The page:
Travel Magazine

Australia's Red Center: Uluru

By Carolinearnoldtravel @CarolineSArnold
Uluru and Kata Tjuta National Park
(My journal entry from our visit in April 1999)

Australia's Red Center: Uluru

Uluru, formerly known as Ayers Rock

   We have just returned from our Easter vacation trip with a week’s worth of clothes covered in fine red dust acquired in Australia’s “Red Center” where we visited Uluru (formerly known as Ayers Rock), in Uluru and Kata Tjuta National Park, and Alice Springs, the largest town in the heart of Australia’s enormous desert interior and the center of life in the outback.  In the desert, daytime temperatures can easily rise to 110 degrees or more and in winter it goes below freezing at night, but we were lucky to have beautiful weather in the seventies.  In the morning, though, it was so cold that I had to put on my thermal underwear!
A Desert Oasis

Australia's Red Center: Uluru

Thorny Devil Lizard

   As in most deserts, one would think that nothing could live in such a harsh environment, but we saw  a surprising variety of plant and animal life, especially near sources of water.  Actually, the land around Uluru was green and flowering due to rains several weeks ago.  This trip was also our first real exposure to Aboriginal life and we learned how people have lived and survived in this region for 70,000 years.  About half of the land in the Northern Territory belongs to the Aboriginal Land Trust, the equivalent of America’s Indian Reservations, and most of Australia’s Aborigines live in this region.  
Uluru as a Tourist Destination

Australia's Red Center: Uluru

Spinifex, typical grass of the Australian desert

   We flew to Uluru on Thursday, arriving about noon at our hotel in the resort village of Yulara.  Until the 1970's the only way to visit Uluru (then called Ayers Rock) was to drive there and camp or stay at a small motel, both located right at the base of the rock. (You may have seen a movie called Cry in the Dark starring Meryl Streep.  It was based on the true story of a couple camping at the rock whose baby was supposedly stolen by a dingo.)  As Uluru became an increasingly popular tourist destination (currently 400,000 people visit each year)  it was decided to move all the accommodation facilities outside the park boundary and Yulara was built.  About the same time the government was under increasing pressure from the Aborigines, who regard Uluru as a sacred site, to return the national park to them.  The Hand Back, as it is called, finally happened in 1985 with the agreement that tourists would continue to be allowed to visit.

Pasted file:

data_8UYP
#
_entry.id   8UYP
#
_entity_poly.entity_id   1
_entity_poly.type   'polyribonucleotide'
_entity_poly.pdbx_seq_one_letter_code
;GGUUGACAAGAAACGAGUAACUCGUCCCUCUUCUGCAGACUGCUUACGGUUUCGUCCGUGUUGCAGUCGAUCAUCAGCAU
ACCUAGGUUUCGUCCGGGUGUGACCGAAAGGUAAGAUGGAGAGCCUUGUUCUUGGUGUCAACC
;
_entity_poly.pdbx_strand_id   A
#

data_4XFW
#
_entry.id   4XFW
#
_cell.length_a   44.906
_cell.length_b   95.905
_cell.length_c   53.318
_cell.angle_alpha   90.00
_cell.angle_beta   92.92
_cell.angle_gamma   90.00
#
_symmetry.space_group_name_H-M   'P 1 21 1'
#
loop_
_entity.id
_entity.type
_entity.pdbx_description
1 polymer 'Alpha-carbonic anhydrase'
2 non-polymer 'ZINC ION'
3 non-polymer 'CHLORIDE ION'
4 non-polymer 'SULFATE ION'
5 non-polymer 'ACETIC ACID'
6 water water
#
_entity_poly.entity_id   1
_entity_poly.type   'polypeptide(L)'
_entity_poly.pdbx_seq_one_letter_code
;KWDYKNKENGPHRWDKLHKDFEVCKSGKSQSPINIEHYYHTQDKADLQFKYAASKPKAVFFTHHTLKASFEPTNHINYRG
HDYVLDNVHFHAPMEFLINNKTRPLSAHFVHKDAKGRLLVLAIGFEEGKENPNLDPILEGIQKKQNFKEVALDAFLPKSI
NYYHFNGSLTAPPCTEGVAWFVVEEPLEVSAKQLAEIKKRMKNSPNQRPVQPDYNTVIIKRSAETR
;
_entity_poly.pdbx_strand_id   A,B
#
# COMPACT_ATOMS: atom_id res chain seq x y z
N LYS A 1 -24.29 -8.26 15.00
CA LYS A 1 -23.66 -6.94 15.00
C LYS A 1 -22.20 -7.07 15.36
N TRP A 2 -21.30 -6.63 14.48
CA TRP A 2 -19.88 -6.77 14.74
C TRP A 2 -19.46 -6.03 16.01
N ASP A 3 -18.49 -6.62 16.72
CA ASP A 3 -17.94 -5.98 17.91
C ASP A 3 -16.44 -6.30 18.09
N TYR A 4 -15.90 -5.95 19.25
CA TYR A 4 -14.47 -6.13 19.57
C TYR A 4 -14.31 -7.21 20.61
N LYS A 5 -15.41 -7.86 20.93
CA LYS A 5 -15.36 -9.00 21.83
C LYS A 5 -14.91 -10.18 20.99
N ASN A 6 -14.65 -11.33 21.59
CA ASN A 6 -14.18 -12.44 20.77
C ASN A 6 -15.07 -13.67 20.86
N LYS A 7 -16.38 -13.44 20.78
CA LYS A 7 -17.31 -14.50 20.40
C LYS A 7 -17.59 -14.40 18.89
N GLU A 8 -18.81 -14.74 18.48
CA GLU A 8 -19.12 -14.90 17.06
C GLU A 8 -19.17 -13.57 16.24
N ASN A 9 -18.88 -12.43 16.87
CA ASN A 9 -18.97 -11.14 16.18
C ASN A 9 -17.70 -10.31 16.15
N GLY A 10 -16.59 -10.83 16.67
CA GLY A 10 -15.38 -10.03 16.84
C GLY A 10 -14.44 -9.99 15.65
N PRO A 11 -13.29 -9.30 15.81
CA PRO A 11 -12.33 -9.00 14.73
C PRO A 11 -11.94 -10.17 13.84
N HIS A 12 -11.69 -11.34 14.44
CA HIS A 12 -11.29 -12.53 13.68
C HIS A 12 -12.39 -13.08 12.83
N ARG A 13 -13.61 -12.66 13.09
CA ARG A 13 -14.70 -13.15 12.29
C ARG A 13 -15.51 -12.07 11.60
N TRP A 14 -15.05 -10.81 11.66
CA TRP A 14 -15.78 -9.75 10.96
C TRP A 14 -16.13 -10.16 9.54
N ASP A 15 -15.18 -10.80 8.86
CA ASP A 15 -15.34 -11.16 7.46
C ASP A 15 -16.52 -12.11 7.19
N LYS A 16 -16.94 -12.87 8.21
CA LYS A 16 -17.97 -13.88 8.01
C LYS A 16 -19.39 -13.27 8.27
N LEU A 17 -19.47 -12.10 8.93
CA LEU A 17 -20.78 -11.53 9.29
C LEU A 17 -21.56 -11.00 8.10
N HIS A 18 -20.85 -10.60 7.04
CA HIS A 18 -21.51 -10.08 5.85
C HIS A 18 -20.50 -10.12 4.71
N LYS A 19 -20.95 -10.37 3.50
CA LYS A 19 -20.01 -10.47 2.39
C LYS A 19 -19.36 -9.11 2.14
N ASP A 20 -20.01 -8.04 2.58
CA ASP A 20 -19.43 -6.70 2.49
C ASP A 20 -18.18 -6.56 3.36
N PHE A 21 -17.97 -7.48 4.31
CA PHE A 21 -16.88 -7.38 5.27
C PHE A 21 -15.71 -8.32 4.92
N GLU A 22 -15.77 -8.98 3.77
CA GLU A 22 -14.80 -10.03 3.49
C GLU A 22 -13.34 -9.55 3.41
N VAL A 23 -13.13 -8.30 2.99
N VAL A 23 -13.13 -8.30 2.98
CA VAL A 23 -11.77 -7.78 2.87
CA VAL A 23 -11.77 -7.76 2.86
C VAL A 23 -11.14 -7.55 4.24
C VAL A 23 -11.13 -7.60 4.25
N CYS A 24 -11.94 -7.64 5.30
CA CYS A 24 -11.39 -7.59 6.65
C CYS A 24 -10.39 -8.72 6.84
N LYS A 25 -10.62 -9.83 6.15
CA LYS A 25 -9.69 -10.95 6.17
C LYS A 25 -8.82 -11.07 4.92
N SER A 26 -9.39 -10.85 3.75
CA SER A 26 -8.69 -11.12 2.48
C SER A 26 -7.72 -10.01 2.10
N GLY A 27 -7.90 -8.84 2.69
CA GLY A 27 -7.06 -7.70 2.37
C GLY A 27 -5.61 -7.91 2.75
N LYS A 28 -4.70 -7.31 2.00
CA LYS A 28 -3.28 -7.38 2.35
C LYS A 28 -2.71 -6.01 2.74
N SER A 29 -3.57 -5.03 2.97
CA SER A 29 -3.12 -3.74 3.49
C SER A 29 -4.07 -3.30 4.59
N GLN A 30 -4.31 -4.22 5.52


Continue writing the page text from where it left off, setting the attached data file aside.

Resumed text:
Australia's Red Center: Uluru

Sand dune with Uluru in the distance

   We didn't climb Uluru.  The Aborigines don't like having people climb it although they don't stop them. The Aborigines call the people who climb the rock Mingi, which means "ants" and that's exactly what they look like when you see them from a distance.  The more eco-minded tour companies discourage climbing Uluru.  Not only is it disrespectful for the Aborigines who consider the rock sacred but it is wearing down the rock.  In any case, Art doesn't like high places so he was easily convinced that we didn't want to climb.   We decided that we'd much more enjoy a walk around the base of the rock. 
Sunrise Walk Around the Rock

Australia's Red Center: Uluru

View of Uluru from walk around the base of the rock

   The next morning we got up at 5:30 to meet our tour guide for a sunrise breakfast walk around the base of the rock, a distance of about ten kilometers. This was a small group eco-tour and this time we were nearly alone to enjoy the lighting of the rock at dawn. At the same time we had the double pleasure of seeing the moon set behind the rock. 
   In the course of the walk we were introduced to desert plants, saw lots of birds (including our first sighting of zebra finches in the wild) and heard some of the aboriginal stories associated with the Rock.  We had chances to try “bush tucker” (native edible foods) including a tiny red fruit called the bush plum and the so-called bush banana, which is banana shaped but more like eating the inside of a milkweed pod.
Kata Tjuta
   Our outing the next day was a hike and sunset barbecue at Kata Tjuta, an equally impressive but less well known rocky outcrop nearby.  The Aboriginal name, Kata Tjuta, means stone heads and they do look like giant heads piled on the horizon. As we returned after dark, we saw an owl and a dingo in the headlights of the bus.  Overhead, the sky was brilliant with the moon and Southern constellations.
   On Sunday morning, after five days in the park, we flew from Ayers Rock to Alice Springs, a distance of about 300 miles.
  [We were so inspired by this visit to Uluru that we returned three years later to take more photos and to research my book Uluru: Australia’s Aboriginal Heart (Clarion, 2003.)]
Accommodations at Yulara:  On this trip we stayed at the Desert Gardens Hotel.  On our subsequent trip, when we researched my book, we stayed at the Emu Walk Apartments.

You Might Also Like :

Back to Featured Articles on Logo Paperblog

These articles might interest you :